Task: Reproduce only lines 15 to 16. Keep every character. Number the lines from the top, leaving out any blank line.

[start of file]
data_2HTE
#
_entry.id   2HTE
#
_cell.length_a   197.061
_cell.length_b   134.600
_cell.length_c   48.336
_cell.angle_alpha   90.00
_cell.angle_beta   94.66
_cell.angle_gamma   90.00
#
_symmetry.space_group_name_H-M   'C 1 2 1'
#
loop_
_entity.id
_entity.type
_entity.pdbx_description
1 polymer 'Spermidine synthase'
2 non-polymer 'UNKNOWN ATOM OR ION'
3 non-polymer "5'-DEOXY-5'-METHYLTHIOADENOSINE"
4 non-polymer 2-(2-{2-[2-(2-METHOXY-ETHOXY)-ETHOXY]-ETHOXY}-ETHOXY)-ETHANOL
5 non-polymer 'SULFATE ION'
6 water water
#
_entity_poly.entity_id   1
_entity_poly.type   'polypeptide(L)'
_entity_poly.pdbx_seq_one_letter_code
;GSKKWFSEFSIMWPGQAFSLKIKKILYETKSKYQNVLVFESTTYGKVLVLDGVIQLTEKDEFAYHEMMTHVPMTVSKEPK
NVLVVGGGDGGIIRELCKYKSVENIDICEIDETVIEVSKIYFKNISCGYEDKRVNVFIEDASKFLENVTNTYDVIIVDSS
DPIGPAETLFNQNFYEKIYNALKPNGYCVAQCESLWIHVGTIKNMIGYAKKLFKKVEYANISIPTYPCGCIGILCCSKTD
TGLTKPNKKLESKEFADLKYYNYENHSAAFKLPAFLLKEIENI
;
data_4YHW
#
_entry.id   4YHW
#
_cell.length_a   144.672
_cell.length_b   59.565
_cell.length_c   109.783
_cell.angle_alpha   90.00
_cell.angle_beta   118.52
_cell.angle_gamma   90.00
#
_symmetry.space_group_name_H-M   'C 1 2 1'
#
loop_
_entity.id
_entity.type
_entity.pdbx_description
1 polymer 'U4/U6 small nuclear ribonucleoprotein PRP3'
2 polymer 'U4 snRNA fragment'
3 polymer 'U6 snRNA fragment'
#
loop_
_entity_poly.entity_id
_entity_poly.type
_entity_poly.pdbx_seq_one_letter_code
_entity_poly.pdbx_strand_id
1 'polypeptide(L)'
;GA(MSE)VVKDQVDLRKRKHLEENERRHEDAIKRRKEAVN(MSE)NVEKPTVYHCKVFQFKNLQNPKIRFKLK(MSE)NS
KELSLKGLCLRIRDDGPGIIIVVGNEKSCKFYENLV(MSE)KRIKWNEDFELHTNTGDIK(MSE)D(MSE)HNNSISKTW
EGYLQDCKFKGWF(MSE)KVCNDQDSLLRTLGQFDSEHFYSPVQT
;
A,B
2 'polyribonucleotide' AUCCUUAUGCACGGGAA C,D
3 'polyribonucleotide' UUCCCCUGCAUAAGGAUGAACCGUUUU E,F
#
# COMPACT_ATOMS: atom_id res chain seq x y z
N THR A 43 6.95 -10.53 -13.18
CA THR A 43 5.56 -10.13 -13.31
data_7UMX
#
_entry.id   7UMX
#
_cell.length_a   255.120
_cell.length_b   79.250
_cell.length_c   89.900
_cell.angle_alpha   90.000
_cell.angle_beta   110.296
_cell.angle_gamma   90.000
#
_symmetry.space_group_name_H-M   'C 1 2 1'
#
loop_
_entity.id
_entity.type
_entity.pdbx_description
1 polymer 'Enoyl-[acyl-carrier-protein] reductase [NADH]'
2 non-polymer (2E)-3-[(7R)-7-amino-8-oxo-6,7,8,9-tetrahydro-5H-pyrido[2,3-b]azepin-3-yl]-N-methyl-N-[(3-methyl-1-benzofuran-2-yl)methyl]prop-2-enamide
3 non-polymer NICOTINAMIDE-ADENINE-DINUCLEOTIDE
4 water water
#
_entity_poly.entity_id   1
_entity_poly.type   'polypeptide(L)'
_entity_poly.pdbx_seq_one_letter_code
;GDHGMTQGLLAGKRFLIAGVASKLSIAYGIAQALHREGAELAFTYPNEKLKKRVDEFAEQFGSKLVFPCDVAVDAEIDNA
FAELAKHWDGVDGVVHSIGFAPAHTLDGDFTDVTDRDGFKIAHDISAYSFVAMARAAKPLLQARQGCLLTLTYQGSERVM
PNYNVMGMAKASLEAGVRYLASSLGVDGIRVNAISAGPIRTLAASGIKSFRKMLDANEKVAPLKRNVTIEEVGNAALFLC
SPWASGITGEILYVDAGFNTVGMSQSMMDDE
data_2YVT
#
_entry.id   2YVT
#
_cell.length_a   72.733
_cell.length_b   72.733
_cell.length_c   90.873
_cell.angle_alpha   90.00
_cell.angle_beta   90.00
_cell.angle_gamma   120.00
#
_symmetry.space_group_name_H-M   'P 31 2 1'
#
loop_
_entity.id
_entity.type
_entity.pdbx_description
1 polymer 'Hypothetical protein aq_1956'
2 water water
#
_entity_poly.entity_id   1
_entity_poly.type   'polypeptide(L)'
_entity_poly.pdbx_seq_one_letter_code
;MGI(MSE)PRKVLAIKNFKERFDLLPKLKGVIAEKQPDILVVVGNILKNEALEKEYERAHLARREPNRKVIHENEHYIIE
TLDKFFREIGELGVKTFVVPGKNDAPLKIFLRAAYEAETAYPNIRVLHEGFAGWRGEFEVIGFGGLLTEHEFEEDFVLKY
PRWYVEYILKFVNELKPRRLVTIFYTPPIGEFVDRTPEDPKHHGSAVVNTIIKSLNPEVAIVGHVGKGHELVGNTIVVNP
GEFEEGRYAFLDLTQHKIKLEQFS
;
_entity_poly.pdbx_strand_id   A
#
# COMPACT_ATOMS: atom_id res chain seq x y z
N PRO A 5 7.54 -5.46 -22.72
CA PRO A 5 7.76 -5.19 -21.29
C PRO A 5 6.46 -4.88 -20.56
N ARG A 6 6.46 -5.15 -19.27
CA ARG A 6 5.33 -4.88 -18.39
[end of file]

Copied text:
_entity.id
_entity.type